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Whole-Body Response to Pure Lateral Impact
Published November 03, 2010 by The Stapp Association in United States
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The objective of the current study was to provide a comprehensive characterization of human biomechanical response to whole-body, lateral impact. Three approximately 50th-percentile adult male PMHS were subjected to right-side pure lateral impacts at 4.3 ± 0.1 m/s using a rigid wall mounted to a rail-mounted sled. Each subject was positioned on a rigid seat and held stationary by a system of tethers until immediately prior to being impacted by the moving wall with 100 mm pelvic offset. Displacement data were obtained using an optoelectronic stereophotogrammetric system that was used to track the 3D motions of the impacting wall sled; seat sled, and reflective targets secured to the head, spine, extremities, ribcage, and shoulder complex of each subject. Kinematic data were also recorded using 3-axis accelerometer cubes secured to the head, pelvis, and spine at the levels of T1, T6, T11, and L3. Chest deformation in the transverse plane was recorded using a single chestband. Following the impact the subject was captured in an energy-absorbing net that provided a controlled non-injurious deceleration. The wall maintained nearly constant velocity throughout the impact event. One of the tested subjects sustained 16 rib fractures as well as injury to the struck shoulder while the other two tested subjects sustained no injuries. The collected response data suggest that the shoulder injury may have contributed to the rib fractures in the injured subject. The results suggest that the shoulder presents a substantial load path and may play an important role in transmitting lateral forces to the spine, shielding and protecting the ribcage. This characterization of whole-body, lateral impact response provides quantified subject responses and boundary condition interactions that are currently unavailable for whole-body, lateral impacts at impact speeds less than 6.7 m/s.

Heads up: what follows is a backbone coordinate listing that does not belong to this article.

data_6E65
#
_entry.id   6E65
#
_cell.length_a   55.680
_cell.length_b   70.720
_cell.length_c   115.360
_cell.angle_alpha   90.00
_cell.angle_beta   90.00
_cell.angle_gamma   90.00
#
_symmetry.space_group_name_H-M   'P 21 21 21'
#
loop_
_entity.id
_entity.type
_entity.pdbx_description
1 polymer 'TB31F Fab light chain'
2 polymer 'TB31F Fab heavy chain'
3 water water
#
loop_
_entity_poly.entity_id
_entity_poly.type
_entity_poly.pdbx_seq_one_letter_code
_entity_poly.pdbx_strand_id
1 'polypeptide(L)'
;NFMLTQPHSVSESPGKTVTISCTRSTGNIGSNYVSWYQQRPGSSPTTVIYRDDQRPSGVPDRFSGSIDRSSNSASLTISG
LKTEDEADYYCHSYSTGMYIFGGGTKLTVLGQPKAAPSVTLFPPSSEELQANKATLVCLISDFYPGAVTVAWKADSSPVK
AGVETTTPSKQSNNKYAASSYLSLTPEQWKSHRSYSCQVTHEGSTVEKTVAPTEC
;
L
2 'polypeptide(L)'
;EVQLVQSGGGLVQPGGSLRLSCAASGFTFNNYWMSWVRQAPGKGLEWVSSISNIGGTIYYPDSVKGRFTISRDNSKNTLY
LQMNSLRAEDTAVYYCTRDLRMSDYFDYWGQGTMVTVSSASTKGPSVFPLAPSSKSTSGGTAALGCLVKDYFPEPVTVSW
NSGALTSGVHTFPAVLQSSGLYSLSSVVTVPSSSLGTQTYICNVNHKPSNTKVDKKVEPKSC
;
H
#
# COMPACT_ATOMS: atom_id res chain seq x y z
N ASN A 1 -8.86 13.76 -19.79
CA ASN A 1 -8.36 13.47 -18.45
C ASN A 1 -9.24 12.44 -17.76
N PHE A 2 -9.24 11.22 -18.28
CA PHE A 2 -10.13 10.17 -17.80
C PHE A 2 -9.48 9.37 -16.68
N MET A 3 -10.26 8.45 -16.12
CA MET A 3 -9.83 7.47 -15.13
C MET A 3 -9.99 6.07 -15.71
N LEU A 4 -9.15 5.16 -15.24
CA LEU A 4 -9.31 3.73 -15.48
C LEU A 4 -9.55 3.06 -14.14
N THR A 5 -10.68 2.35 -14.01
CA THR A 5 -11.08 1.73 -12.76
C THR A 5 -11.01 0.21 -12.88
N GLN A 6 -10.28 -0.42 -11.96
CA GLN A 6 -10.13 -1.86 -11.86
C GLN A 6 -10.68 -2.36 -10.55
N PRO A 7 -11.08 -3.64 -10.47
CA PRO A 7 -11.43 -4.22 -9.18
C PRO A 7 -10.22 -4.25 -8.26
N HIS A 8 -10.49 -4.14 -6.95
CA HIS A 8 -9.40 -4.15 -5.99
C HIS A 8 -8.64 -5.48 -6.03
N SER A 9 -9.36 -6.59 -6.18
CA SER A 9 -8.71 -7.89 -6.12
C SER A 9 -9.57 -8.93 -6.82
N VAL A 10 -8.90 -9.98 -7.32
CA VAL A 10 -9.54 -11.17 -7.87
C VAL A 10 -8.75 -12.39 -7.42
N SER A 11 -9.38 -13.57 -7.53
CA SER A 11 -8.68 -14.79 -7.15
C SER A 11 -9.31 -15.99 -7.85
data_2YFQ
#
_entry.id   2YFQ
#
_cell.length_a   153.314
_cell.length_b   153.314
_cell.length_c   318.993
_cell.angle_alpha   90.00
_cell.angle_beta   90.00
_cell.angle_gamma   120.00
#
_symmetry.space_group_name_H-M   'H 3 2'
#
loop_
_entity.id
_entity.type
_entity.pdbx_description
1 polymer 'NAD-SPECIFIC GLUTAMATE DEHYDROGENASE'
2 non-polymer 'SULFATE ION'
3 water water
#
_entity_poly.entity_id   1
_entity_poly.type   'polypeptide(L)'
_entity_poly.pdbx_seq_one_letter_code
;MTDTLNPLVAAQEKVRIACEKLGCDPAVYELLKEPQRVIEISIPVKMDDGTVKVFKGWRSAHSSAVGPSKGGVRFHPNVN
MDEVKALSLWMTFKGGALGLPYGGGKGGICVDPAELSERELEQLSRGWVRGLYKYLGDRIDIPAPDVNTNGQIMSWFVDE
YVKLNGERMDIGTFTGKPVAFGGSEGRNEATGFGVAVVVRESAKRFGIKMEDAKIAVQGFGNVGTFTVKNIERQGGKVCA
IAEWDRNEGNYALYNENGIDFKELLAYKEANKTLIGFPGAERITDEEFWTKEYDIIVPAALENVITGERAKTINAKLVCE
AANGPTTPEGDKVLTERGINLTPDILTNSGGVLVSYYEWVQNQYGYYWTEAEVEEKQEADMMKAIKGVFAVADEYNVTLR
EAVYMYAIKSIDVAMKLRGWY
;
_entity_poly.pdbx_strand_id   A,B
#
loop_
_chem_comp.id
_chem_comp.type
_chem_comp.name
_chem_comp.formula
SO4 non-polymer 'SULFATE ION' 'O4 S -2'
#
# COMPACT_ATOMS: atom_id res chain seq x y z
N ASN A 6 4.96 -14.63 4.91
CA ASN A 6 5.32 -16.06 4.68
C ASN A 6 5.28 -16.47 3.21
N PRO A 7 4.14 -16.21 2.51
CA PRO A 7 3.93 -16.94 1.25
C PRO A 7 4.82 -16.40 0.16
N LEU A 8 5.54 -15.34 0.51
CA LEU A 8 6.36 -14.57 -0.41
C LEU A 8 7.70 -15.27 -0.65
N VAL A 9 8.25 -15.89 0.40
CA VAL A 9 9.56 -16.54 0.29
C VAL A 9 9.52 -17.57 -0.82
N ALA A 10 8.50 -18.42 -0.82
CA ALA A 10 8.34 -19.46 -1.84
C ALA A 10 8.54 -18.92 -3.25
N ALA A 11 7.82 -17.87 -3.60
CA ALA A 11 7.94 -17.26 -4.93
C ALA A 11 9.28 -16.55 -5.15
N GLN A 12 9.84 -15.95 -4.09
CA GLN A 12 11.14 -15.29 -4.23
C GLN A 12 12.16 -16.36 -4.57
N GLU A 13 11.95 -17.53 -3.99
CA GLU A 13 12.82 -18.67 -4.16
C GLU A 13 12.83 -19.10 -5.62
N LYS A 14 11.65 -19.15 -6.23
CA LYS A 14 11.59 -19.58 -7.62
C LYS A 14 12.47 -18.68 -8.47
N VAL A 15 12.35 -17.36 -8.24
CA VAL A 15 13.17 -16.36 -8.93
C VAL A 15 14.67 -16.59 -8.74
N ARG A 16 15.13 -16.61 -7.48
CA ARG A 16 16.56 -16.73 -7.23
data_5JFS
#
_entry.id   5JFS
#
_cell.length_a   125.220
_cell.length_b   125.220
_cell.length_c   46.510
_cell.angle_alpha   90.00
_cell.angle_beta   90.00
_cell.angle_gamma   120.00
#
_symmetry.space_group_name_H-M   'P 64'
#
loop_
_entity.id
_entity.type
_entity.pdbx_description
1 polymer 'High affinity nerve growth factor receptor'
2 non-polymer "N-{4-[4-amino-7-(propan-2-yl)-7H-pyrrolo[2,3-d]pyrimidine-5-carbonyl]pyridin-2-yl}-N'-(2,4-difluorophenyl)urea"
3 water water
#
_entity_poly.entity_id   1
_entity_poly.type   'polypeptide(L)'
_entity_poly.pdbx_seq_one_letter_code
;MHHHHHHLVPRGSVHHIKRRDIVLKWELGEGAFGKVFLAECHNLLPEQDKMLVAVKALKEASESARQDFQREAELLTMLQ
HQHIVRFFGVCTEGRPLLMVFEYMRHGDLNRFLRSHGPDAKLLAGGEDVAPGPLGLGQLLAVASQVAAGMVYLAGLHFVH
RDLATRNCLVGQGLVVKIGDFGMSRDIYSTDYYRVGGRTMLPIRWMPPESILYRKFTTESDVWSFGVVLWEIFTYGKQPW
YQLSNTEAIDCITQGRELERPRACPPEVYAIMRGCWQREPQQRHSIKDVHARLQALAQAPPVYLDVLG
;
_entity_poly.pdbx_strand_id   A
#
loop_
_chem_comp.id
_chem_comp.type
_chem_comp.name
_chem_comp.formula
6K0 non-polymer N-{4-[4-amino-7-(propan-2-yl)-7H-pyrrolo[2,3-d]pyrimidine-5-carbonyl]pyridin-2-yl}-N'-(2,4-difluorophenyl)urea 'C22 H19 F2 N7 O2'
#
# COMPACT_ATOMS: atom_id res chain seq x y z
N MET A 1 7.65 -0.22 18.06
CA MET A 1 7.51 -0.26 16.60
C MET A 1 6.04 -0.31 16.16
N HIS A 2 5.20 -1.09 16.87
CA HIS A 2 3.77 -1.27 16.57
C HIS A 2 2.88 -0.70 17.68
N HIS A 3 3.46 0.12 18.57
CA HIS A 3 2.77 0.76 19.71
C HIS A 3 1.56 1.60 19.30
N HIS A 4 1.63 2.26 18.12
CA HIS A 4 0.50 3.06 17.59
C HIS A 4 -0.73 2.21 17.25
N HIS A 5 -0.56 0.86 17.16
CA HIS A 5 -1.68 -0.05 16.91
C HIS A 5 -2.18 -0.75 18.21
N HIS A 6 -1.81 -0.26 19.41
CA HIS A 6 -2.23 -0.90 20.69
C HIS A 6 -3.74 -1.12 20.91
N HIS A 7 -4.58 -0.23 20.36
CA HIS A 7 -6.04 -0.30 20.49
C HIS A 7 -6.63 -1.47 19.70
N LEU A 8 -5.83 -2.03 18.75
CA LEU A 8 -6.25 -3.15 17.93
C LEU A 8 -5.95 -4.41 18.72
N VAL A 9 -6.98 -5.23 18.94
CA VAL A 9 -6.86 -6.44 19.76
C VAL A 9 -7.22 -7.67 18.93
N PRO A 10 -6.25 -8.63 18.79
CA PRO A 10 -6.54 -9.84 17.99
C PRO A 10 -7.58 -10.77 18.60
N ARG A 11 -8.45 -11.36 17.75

- David Lessley - University of Virginia
- Greg Shaw - University of Virginia
- Daniel Parent - University of Virginia
- Carlos Arregui-Dalmases - University of Virginia
- Matthew Kindig - University of Virginia
- Patrick Riley - University of Virginia
- Sergey Purtsezov - University of Virginia
- Mark Sochor - University of Virginia
- Thomas Gochenour - University of Virginia
- James Bolton - University of Virginia
- Damien Subit - University of Virginia
- Jeff Crandall - University of Virginia
- Shinichi Takayama - Japan Automobile Research Institute
- Koshiro Ono - Japan Automobile Research Institute
- Koichi Kamiji - Japan Automobile Manufacturers Association, Inc.
- Tsuyoshi Yasuki - Japan Automobile Manufacturers Association, Inc.